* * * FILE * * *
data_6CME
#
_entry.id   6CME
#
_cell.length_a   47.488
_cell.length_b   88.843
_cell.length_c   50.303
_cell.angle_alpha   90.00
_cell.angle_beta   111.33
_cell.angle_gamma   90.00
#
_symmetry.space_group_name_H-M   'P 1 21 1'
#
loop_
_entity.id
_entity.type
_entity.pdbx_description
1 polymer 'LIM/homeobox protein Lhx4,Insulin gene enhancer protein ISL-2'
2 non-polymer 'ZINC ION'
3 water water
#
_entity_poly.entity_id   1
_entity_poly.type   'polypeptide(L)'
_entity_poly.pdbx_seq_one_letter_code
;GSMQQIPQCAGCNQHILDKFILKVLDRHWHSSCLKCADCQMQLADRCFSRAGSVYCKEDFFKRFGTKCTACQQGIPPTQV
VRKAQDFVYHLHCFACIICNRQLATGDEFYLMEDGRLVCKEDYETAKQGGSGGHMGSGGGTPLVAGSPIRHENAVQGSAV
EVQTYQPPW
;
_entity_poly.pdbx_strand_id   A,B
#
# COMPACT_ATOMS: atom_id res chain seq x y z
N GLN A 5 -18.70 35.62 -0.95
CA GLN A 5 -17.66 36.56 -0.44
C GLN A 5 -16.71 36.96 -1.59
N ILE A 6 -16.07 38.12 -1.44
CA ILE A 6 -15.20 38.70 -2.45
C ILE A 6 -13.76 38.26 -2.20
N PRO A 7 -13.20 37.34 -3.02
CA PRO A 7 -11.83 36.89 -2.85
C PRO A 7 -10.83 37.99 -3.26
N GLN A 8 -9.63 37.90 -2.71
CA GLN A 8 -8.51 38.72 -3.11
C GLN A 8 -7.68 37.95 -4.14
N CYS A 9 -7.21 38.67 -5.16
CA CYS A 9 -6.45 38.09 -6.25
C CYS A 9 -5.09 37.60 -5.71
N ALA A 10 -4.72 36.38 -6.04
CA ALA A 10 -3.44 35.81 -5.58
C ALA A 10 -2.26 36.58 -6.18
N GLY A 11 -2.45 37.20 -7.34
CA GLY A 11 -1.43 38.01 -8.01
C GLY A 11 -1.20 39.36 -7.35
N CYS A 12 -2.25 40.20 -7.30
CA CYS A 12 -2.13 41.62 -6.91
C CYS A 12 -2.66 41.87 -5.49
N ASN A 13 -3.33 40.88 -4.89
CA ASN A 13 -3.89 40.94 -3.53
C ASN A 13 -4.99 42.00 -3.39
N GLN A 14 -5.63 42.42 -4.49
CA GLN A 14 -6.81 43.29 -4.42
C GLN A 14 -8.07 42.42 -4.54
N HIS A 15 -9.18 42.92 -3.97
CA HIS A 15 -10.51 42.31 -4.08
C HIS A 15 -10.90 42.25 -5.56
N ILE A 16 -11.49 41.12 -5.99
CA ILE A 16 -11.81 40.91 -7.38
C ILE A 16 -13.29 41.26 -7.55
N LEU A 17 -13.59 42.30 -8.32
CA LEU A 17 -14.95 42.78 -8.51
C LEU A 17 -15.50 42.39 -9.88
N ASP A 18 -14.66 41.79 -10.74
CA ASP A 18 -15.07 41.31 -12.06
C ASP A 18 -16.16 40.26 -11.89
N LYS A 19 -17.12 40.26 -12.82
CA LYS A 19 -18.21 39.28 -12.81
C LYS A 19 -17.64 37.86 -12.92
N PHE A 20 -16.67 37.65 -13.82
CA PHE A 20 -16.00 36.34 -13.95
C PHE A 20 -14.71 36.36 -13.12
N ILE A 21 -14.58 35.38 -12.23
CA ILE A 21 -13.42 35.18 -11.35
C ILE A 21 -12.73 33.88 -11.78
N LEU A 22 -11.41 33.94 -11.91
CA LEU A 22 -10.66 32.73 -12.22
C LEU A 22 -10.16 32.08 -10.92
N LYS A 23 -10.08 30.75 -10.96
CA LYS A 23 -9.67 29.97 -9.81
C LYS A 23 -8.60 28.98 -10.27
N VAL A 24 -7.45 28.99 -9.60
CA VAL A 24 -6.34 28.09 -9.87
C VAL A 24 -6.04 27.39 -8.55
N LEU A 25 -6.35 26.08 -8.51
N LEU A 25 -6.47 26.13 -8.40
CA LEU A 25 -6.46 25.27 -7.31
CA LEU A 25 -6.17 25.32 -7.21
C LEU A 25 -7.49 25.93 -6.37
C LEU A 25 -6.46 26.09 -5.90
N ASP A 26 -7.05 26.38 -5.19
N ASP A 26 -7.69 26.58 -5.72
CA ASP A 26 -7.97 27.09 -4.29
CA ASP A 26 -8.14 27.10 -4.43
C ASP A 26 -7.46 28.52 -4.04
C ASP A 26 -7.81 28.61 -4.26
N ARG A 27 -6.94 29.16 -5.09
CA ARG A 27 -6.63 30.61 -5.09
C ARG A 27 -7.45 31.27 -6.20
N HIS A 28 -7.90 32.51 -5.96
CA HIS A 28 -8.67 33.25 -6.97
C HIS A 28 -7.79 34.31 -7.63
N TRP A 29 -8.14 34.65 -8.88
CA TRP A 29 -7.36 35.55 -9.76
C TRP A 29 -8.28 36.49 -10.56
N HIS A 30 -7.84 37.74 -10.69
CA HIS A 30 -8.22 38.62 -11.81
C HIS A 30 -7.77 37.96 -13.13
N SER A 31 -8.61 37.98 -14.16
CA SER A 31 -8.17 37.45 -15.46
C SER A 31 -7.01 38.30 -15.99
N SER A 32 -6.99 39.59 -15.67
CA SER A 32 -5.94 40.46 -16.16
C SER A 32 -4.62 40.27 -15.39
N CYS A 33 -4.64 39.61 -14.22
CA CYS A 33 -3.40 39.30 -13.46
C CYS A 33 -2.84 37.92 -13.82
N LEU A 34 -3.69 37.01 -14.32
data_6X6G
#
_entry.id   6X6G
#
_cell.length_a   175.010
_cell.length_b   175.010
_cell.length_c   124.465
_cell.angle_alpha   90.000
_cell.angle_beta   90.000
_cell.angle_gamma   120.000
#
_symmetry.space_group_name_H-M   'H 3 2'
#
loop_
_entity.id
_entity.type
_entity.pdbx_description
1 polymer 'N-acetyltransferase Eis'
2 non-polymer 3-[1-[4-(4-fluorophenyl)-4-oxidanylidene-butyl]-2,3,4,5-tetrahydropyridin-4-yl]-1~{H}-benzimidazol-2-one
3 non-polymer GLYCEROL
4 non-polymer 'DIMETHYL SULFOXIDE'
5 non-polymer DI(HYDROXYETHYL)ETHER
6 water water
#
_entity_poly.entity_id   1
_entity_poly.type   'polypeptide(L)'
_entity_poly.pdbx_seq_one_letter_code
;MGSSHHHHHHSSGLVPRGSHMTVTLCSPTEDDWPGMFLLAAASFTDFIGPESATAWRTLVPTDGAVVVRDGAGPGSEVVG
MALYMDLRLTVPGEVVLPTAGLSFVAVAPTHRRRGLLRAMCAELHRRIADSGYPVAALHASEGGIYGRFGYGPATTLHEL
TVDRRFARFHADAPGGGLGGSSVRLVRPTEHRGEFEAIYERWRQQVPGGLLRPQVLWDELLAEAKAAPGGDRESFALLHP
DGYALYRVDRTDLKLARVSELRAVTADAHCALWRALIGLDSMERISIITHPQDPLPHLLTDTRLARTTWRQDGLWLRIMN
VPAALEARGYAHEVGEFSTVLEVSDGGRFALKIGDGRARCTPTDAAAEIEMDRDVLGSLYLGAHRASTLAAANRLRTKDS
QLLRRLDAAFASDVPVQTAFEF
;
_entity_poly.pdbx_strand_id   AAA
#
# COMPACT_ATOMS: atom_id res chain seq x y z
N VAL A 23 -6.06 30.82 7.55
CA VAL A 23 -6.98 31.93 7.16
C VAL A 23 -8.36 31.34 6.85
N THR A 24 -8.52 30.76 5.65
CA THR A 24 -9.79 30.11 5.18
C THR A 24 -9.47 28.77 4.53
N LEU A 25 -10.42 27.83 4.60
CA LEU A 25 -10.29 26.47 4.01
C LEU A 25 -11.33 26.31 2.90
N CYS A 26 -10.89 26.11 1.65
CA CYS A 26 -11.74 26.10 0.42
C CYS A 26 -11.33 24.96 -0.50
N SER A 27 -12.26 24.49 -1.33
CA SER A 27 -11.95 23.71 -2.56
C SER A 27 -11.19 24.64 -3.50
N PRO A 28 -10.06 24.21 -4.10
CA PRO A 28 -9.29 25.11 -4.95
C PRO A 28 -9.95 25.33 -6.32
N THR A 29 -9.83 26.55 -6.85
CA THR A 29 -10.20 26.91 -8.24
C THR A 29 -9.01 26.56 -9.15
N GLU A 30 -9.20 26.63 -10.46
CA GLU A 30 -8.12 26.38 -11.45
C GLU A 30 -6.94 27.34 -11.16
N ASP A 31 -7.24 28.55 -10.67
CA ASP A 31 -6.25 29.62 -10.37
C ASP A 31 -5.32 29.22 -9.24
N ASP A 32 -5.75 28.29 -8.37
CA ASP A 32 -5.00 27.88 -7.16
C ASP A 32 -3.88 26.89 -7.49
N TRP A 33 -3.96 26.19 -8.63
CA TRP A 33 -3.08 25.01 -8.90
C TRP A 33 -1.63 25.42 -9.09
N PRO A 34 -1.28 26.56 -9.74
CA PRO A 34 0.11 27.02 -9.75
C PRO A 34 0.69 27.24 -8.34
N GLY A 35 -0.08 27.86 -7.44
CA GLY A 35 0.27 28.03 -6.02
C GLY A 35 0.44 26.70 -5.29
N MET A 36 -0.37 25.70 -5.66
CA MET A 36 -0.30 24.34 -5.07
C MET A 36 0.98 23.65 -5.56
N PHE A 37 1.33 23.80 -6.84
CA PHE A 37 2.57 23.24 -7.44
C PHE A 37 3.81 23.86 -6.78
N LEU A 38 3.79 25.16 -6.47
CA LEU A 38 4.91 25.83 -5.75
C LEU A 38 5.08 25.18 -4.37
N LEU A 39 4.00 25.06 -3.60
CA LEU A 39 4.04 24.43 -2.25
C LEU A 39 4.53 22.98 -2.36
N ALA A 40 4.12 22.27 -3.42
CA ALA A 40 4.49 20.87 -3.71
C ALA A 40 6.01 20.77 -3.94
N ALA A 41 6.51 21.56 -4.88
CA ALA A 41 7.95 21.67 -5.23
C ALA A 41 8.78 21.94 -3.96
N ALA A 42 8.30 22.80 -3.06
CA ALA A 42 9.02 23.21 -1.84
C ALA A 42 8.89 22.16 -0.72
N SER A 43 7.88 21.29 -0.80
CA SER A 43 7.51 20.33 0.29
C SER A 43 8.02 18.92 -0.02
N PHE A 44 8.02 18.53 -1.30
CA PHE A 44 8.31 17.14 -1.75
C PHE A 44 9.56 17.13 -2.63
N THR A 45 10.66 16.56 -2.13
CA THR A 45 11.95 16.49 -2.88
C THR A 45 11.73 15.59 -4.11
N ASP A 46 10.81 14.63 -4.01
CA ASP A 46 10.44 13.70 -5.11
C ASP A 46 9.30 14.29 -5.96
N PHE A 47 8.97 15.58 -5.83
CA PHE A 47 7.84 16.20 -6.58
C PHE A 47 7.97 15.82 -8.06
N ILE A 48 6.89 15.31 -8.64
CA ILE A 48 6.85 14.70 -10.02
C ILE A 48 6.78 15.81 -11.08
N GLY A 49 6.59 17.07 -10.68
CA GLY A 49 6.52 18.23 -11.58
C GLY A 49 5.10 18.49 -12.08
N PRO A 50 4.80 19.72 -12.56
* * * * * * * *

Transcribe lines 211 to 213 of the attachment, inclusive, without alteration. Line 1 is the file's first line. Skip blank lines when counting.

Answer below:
N LEU A 39 4.00 25.06 -3.60
CA LEU A 39 4.04 24.43 -2.25
C LEU A 39 4.53 22.98 -2.36